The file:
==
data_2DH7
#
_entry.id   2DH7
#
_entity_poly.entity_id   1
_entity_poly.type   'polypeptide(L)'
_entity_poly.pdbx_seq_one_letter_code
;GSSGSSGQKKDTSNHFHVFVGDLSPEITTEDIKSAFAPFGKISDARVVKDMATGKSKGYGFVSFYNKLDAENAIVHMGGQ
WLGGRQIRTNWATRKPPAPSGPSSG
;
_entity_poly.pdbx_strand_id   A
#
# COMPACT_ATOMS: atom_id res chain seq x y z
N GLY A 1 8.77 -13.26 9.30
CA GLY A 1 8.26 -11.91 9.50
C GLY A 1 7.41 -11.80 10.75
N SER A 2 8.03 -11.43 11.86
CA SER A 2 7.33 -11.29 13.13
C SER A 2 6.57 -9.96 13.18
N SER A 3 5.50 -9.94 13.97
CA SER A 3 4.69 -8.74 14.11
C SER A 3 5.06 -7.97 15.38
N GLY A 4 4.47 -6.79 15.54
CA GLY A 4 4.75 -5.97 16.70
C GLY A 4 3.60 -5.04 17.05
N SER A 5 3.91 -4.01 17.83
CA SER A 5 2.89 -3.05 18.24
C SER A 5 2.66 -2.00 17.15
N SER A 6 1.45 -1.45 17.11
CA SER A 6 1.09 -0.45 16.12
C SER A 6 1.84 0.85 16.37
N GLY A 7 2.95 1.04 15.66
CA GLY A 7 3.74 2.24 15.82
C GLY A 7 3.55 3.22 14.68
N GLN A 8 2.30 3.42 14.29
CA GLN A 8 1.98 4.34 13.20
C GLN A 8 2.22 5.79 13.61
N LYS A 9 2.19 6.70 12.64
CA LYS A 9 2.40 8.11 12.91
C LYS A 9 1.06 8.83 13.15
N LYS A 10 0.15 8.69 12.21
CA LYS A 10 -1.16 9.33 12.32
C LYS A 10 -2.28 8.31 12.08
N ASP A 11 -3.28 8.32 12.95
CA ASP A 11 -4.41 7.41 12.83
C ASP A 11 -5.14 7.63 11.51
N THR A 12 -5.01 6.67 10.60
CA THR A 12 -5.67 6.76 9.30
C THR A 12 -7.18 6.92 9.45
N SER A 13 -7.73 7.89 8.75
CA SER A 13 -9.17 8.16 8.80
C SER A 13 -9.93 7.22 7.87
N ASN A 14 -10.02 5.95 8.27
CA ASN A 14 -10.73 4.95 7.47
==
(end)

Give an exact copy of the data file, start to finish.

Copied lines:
data_2DH7
#
_entry.id   2DH7
#
_entity_poly.entity_id   1
_entity_poly.type   'polypeptide(L)'
_entity_poly.pdbx_seq_one_letter_code
;GSSGSSGQKKDTSNHFHVFVGDLSPEITTEDIKSAFAPFGKISDARVVKDMATGKSKGYGFVSFYNKLDAENAIVHMGGQ
WLGGRQIRTNWATRKPPAPSGPSSG
;
_entity_poly.pdbx_strand_id   A
#
# COMPACT_ATOMS: atom_id res chain seq x y z
N GLY A 1 8.77 -13.26 9.30
CA GLY A 1 8.26 -11.91 9.50
C GLY A 1 7.41 -11.80 10.75
N SER A 2 8.03 -11.43 11.86
CA SER A 2 7.33 -11.29 13.13
C SER A 2 6.57 -9.96 13.18
N SER A 3 5.50 -9.94 13.97
CA SER A 3 4.69 -8.74 14.11
C SER A 3 5.06 -7.97 15.38
N GLY A 4 4.47 -6.79 15.54
CA GLY A 4 4.75 -5.97 16.70
C GLY A 4 3.60 -5.04 17.05
N SER A 5 3.91 -4.01 17.83
CA SER A 5 2.89 -3.05 18.24
C SER A 5 2.66 -2.00 17.15
N SER A 6 1.45 -1.45 17.11
CA SER A 6 1.09 -0.45 16.12
C SER A 6 1.84 0.85 16.37
N GLY A 7 2.95 1.04 15.66
CA GLY A 7 3.74 2.24 15.82
C GLY A 7 3.55 3.22 14.68
N GLN A 8 2.30 3.42 14.29
CA GLN A 8 1.98 4.34 13.20
C GLN A 8 2.22 5.79 13.61
N LYS A 9 2.19 6.70 12.64
CA LYS A 9 2.40 8.11 12.91
C LYS A 9 1.06 8.83 13.15
N LYS A 10 0.15 8.69 12.21
CA LYS A 10 -1.16 9.33 12.32
C LYS A 10 -2.28 8.31 12.08
N ASP A 11 -3.28 8.32 12.95
CA ASP A 11 -4.41 7.41 12.83
C ASP A 11 -5.14 7.63 11.51
N THR A 12 -5.01 6.67 10.60
CA THR A 12 -5.67 6.76 9.30
C THR A 12 -7.18 6.92 9.45
N SER A 13 -7.73 7.89 8.75
CA SER A 13 -9.17 8.16 8.80
C SER A 13 -9.93 7.22 7.87
N ASN A 14 -10.02 5.95 8.27
CA ASN A 14 -10.73 4.95 7.47